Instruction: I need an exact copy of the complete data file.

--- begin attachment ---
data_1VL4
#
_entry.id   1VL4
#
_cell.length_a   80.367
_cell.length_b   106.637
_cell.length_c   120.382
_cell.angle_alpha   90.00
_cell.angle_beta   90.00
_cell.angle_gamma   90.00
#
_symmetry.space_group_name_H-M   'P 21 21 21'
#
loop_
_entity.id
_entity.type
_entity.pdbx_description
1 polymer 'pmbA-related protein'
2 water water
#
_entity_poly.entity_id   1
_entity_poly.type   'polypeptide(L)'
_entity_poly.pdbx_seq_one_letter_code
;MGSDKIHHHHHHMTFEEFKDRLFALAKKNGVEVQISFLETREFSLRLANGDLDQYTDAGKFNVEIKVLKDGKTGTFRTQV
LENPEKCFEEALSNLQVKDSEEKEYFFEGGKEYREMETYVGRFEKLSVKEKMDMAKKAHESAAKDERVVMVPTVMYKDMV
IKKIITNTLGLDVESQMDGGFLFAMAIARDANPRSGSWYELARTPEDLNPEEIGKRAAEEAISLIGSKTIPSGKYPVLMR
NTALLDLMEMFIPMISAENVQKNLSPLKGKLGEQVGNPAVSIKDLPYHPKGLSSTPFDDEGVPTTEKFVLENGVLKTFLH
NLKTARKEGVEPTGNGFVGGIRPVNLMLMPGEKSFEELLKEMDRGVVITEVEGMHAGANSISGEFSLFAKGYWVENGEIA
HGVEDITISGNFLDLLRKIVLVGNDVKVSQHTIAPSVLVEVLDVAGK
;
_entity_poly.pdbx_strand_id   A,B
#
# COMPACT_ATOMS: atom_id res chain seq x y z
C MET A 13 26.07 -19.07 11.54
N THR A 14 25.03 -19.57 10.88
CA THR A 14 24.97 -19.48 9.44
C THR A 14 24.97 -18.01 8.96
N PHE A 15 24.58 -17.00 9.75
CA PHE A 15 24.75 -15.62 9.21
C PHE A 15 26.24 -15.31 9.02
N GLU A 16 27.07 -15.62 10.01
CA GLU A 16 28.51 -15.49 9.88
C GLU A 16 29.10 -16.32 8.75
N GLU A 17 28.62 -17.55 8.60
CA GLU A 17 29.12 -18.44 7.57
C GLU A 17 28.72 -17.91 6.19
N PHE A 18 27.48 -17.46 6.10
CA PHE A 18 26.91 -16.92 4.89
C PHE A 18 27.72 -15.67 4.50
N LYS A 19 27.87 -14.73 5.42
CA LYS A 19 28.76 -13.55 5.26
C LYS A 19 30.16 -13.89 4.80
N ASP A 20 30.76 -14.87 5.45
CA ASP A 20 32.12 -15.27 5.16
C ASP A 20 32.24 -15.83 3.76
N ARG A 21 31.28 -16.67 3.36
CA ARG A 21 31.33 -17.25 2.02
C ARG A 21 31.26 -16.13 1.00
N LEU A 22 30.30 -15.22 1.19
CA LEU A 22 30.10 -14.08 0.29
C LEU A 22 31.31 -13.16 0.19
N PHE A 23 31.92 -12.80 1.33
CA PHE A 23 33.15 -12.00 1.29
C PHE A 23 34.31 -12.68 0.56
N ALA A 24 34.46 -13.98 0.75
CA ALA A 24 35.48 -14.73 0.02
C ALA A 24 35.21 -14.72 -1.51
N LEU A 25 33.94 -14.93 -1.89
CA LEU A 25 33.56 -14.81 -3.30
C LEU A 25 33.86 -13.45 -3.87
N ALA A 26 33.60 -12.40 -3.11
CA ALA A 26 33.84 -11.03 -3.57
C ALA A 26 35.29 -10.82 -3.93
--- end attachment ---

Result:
data_1VL4
#
_entry.id   1VL4
#
_cell.length_a   80.367
_cell.length_b   106.637
_cell.length_c   120.382
_cell.angle_alpha   90.00
_cell.angle_beta   90.00
_cell.angle_gamma   90.00
#
_symmetry.space_group_name_H-M   'P 21 21 21'
#
loop_
_entity.id
_entity.type
_entity.pdbx_description
1 polymer 'pmbA-related protein'
2 water water
#
_entity_poly.entity_id   1
_entity_poly.type   'polypeptide(L)'
_entity_poly.pdbx_seq_one_letter_code
;MGSDKIHHHHHHMTFEEFKDRLFALAKKNGVEVQISFLETREFSLRLANGDLDQYTDAGKFNVEIKVLKDGKTGTFRTQV
LENPEKCFEEALSNLQVKDSEEKEYFFEGGKEYREMETYVGRFEKLSVKEKMDMAKKAHESAAKDERVVMVPTVMYKDMV
IKKIITNTLGLDVESQMDGGFLFAMAIARDANPRSGSWYELARTPEDLNPEEIGKRAAEEAISLIGSKTIPSGKYPVLMR
NTALLDLMEMFIPMISAENVQKNLSPLKGKLGEQVGNPAVSIKDLPYHPKGLSSTPFDDEGVPTTEKFVLENGVLKTFLH
NLKTARKEGVEPTGNGFVGGIRPVNLMLMPGEKSFEELLKEMDRGVVITEVEGMHAGANSISGEFSLFAKGYWVENGEIA
HGVEDITISGNFLDLLRKIVLVGNDVKVSQHTIAPSVLVEVLDVAGK
;
_entity_poly.pdbx_strand_id   A,B
#
# COMPACT_ATOMS: atom_id res chain seq x y z
C MET A 13 26.07 -19.07 11.54
N THR A 14 25.03 -19.57 10.88
CA THR A 14 24.97 -19.48 9.44
C THR A 14 24.97 -18.01 8.96
N PHE A 15 24.58 -17.00 9.75
CA PHE A 15 24.75 -15.62 9.21
C PHE A 15 26.24 -15.31 9.02
N GLU A 16 27.07 -15.62 10.01
CA GLU A 16 28.51 -15.49 9.88
C GLU A 16 29.10 -16.32 8.75
N GLU A 17 28.62 -17.55 8.60
CA GLU A 17 29.12 -18.44 7.57
C GLU A 17 28.72 -17.91 6.19
N PHE A 18 27.48 -17.46 6.10
CA PHE A 18 26.91 -16.92 4.89
C PHE A 18 27.72 -15.67 4.50
N LYS A 19 27.87 -14.73 5.42
CA LYS A 19 28.76 -13.55 5.26
C LYS A 19 30.16 -13.89 4.80
N ASP A 20 30.76 -14.87 5.45
CA ASP A 20 32.12 -15.27 5.16
C ASP A 20 32.24 -15.83 3.76
N ARG A 21 31.28 -16.67 3.36
CA ARG A 21 31.33 -17.25 2.02
C ARG A 21 31.26 -16.13 1.00
N LEU A 22 30.30 -15.22 1.19
CA LEU A 22 30.10 -14.08 0.29
C LEU A 22 31.31 -13.16 0.19
N PHE A 23 31.92 -12.80 1.33
CA PHE A 23 33.15 -12.00 1.29
C PHE A 23 34.31 -12.68 0.56
N ALA A 24 34.46 -13.98 0.75
CA ALA A 24 35.48 -14.73 0.02
C ALA A 24 35.21 -14.72 -1.51
N LEU A 25 33.94 -14.93 -1.89
CA LEU A 25 33.56 -14.81 -3.30
C LEU A 25 33.86 -13.45 -3.87
N ALA A 26 33.60 -12.40 -3.11
CA ALA A 26 33.84 -11.03 -3.57
C ALA A 26 35.29 -10.82 -3.93